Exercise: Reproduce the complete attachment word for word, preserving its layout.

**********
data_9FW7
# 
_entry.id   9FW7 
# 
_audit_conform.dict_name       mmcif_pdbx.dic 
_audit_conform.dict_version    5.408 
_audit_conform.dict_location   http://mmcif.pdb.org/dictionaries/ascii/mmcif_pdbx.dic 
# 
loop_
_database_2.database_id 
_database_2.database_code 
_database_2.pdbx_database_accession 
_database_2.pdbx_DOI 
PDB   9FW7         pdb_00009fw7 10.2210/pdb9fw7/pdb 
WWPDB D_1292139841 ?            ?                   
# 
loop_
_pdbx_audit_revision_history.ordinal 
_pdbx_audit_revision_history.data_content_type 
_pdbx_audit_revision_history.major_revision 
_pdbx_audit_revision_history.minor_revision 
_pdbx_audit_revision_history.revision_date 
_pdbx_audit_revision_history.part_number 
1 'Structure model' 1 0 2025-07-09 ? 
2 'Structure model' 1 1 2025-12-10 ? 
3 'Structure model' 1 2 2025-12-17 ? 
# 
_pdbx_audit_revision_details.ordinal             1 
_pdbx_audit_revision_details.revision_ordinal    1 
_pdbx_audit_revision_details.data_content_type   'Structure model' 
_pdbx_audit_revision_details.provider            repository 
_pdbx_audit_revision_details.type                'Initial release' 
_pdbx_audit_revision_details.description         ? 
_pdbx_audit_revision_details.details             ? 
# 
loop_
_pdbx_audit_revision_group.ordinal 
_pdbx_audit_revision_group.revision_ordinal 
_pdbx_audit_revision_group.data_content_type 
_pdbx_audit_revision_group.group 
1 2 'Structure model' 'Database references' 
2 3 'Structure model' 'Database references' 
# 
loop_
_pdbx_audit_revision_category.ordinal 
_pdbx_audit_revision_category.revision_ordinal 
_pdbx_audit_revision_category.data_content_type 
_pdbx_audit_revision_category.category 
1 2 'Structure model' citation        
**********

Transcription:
data_9FW7
# 
_entry.id   9FW7 
# 
_audit_conform.dict_name       mmcif_pdbx.dic 
_audit_conform.dict_version    5.408 
_audit_conform.dict_location   http://mmcif.pdb.org/dictionaries/ascii/mmcif_pdbx.dic 
# 
loop_
_database_2.database_id 
_database_2.database_code 
_database_2.pdbx_database_accession 
_database_2.pdbx_DOI 
PDB   9FW7         pdb_00009fw7 10.2210/pdb9fw7/pdb 
WWPDB D_1292139841 ?            ?                   
# 
loop_
_pdbx_audit_revision_history.ordinal 
_pdbx_audit_revision_history.data_content_type 
_pdbx_audit_revision_history.major_revision 
_pdbx_audit_revision_history.minor_revision 
_pdbx_audit_revision_history.revision_date 
_pdbx_audit_revision_history.part_number 
1 'Structure model' 1 0 2025-07-09 ? 
2 'Structure model' 1 1 2025-12-10 ? 
3 'Structure model' 1 2 2025-12-17 ? 
# 
_pdbx_audit_revision_details.ordinal             1 
_pdbx_audit_revision_details.revision_ordinal    1 
_pdbx_audit_revision_details.data_content_type   'Structure model' 
_pdbx_audit_revision_details.provider            repository 
_pdbx_audit_revision_details.type                'Initial release' 
_pdbx_audit_revision_details.description         ? 
_pdbx_audit_revision_details.details             ? 
# 
loop_
_pdbx_audit_revision_group.ordinal 
_pdbx_audit_revision_group.revision_ordinal 
_pdbx_audit_revision_group.data_content_type 
_pdbx_audit_revision_group.group 
1 2 'Structure model' 'Database references' 
2 3 'Structure model' 'Database references' 
# 
loop_
_pdbx_audit_revision_category.ordinal 
_pdbx_audit_revision_category.revision_ordinal 
_pdbx_audit_revision_category.data_content_type 
_pdbx_audit_revision_category.category 
1 2 'Structure model' citation        